Seismic reflections from an interface are relatively short in time; they are transient. Because of this fact, estimation of the covariance matrix is accomplished by the use of either time-slice vectors (across traces) or Fourier transform value vectors. Although we might have a dozen or so time-slice vectors, this is generally not adequate, (a few hundred would be nice, and appropriate for temporally stationary signals). In the frequency domain, the short reflection only affords one Fourier transform. Thus, the multiplicity of vector samples must be found another way if possible.
Figures & Tables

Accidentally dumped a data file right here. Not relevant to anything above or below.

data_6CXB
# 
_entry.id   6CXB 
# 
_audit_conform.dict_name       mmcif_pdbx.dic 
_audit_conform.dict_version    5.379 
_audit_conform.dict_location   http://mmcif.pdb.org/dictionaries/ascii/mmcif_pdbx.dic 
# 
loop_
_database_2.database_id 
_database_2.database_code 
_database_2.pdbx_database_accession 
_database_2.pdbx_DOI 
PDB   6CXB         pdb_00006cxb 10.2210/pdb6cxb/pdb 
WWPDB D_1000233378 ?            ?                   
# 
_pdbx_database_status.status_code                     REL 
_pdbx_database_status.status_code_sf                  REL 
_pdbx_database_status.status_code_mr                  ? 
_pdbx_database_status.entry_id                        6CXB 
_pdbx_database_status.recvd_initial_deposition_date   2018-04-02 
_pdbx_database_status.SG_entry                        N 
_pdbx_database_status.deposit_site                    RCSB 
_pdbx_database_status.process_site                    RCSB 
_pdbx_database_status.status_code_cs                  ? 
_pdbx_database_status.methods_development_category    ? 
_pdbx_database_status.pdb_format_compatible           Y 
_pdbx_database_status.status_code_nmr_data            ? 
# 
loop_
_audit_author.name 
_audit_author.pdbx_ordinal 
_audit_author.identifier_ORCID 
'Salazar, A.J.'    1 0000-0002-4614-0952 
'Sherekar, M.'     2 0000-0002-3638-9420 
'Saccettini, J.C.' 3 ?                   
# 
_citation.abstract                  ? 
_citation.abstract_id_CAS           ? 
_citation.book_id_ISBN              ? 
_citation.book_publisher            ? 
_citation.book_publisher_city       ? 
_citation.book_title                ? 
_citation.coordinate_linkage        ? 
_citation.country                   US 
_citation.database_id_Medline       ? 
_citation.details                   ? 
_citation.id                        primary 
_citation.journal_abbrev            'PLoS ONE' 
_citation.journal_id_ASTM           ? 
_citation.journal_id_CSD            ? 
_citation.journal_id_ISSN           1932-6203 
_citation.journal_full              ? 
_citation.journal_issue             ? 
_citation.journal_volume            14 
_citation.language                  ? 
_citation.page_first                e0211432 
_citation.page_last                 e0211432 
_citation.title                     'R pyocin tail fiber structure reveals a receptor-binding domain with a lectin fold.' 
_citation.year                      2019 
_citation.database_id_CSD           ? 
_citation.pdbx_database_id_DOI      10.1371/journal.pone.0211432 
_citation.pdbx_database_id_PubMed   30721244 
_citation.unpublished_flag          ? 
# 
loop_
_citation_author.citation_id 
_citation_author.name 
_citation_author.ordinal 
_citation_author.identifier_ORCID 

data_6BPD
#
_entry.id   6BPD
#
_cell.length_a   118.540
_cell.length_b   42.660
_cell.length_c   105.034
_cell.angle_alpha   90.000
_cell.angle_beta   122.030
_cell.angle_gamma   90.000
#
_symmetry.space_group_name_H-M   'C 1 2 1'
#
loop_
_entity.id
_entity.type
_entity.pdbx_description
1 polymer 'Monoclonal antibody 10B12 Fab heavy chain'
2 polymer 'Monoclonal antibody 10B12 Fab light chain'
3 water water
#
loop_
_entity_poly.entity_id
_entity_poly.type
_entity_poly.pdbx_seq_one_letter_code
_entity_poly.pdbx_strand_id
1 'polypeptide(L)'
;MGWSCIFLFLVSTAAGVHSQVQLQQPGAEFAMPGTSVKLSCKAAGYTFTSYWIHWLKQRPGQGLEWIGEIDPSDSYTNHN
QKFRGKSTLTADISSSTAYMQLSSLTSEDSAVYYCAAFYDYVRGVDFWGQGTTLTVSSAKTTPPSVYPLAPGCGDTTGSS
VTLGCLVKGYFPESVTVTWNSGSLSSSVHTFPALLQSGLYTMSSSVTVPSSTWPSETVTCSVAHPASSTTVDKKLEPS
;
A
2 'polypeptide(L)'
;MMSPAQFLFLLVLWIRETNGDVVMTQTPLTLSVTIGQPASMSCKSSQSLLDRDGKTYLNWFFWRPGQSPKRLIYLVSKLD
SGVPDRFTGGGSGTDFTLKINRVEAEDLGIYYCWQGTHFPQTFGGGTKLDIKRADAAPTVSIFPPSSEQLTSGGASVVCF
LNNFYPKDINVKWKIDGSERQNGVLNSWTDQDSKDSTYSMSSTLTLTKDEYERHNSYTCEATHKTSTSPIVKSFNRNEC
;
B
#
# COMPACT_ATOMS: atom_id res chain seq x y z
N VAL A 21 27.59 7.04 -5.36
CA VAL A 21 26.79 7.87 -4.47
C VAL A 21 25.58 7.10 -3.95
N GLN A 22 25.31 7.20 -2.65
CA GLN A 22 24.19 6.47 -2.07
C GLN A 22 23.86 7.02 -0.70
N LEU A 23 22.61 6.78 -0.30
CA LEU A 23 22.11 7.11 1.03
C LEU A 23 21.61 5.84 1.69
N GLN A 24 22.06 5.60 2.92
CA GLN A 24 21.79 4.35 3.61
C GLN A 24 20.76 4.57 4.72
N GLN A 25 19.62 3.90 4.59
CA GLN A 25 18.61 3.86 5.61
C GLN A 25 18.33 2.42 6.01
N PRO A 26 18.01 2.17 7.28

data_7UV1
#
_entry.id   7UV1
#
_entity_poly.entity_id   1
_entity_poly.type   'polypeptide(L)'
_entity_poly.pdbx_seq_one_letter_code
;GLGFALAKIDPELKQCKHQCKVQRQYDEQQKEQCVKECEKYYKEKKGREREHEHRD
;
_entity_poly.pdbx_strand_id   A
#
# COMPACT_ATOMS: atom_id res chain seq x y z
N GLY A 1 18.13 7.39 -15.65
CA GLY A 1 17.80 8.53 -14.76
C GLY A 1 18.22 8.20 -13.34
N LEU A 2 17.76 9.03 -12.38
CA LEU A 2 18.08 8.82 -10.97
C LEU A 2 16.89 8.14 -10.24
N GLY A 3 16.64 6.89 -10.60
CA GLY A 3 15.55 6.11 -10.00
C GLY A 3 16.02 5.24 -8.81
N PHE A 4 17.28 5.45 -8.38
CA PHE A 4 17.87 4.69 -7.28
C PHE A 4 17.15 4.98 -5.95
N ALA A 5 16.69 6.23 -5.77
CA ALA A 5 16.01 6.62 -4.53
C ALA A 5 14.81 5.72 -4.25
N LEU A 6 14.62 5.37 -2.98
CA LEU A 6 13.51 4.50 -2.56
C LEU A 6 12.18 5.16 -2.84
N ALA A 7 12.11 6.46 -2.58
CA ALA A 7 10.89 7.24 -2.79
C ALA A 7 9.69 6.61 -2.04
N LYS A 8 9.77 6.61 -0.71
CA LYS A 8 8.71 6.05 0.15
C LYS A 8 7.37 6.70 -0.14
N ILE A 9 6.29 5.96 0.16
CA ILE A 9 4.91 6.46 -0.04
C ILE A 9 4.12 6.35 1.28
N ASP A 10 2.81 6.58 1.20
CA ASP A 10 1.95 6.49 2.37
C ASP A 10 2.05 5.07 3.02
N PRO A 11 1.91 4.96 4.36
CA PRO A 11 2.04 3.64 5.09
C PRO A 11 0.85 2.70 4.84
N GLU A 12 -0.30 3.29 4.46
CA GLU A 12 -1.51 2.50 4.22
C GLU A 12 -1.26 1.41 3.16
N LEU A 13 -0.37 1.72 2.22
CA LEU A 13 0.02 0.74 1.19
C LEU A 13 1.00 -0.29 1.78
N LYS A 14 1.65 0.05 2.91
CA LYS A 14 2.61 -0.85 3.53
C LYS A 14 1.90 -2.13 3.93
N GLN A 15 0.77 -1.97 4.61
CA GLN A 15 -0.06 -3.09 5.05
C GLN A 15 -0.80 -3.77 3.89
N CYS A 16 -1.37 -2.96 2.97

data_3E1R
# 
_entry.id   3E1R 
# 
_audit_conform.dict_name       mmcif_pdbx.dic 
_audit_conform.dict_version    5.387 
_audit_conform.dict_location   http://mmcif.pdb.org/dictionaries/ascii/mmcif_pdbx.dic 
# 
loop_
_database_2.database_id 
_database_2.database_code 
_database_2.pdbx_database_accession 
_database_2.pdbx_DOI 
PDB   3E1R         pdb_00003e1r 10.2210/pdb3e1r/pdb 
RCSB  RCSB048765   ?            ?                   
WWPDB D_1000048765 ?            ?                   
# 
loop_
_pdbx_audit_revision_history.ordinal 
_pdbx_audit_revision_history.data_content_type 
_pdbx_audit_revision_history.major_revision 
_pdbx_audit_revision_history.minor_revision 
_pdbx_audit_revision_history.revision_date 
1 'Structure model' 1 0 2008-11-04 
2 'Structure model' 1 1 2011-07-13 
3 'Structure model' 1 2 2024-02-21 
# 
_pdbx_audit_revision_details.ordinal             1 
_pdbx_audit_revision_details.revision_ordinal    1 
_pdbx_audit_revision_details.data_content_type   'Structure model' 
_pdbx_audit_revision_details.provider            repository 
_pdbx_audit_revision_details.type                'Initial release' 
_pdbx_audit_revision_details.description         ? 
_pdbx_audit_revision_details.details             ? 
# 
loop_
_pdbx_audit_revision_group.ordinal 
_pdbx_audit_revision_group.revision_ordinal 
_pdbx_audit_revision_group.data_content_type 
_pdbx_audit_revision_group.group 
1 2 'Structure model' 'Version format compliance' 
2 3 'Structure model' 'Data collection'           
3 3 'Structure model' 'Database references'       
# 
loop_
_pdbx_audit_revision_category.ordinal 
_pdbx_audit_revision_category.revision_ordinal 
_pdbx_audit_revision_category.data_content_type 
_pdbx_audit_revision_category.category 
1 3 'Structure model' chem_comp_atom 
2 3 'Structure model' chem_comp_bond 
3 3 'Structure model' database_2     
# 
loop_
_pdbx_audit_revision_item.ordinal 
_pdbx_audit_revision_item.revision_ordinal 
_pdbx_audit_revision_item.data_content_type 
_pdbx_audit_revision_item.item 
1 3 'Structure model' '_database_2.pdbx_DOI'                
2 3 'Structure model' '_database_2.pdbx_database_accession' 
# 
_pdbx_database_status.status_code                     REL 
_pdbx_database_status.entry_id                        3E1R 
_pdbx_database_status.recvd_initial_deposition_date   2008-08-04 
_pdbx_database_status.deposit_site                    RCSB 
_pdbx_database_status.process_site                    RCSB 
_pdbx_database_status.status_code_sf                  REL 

This reference is intended to give the geophysical signal analyst sufficient material to understand the usefulness of data covariance matrix analysis in the processing of geophysical signals. A background of basic linear algebra, statistics, and fundamental random signal analysis is assumed. This reference is unique in that the data vector covariance matrix is used throughout. Rather than dealing with only one seismic data processing problem and presenting several methods, we will concentrate on only one fundamental methodology—analysis of the sample covariance matrix—and we present many seismic data problems to which the methodology applies.